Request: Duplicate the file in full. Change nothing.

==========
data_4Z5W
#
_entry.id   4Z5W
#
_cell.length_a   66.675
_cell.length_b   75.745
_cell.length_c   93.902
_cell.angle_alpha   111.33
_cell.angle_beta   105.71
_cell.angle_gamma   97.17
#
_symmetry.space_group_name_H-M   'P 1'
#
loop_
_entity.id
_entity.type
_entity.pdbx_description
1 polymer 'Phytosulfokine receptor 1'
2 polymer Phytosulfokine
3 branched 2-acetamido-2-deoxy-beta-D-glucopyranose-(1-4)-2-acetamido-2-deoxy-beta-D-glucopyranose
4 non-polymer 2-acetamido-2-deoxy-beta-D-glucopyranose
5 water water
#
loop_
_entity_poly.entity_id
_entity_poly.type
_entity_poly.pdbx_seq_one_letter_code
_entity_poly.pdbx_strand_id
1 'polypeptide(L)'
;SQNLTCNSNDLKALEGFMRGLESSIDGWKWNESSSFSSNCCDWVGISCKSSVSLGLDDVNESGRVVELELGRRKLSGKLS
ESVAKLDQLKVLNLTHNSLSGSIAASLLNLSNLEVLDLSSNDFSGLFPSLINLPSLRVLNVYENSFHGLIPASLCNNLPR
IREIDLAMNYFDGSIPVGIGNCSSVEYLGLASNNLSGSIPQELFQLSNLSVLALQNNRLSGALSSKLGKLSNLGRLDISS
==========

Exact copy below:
data_4Z5W
#
_entry.id   4Z5W
#
_cell.length_a   66.675
_cell.length_b   75.745
_cell.length_c   93.902
_cell.angle_alpha   111.33
_cell.angle_beta   105.71
_cell.angle_gamma   97.17
#
_symmetry.space_group_name_H-M   'P 1'
#
loop_
_entity.id
_entity.type
_entity.pdbx_description
1 polymer 'Phytosulfokine receptor 1'
2 polymer Phytosulfokine
3 branched 2-acetamido-2-deoxy-beta-D-glucopyranose-(1-4)-2-acetamido-2-deoxy-beta-D-glucopyranose
4 non-polymer 2-acetamido-2-deoxy-beta-D-glucopyranose
5 water water
#
loop_
_entity_poly.entity_id
_entity_poly.type
_entity_poly.pdbx_seq_one_letter_code
_entity_poly.pdbx_strand_id
1 'polypeptide(L)'
;SQNLTCNSNDLKALEGFMRGLESSIDGWKWNESSSFSSNCCDWVGISCKSSVSLGLDDVNESGRVVELELGRRKLSGKLS
ESVAKLDQLKVLNLTHNSLSGSIAASLLNLSNLEVLDLSSNDFSGLFPSLINLPSLRVLNVYENSFHGLIPASLCNNLPR
IREIDLAMNYFDGSIPVGIGNCSSVEYLGLASNNLSGSIPQELFQLSNLSVLALQNNRLSGALSSKLGKLSNLGRLDISS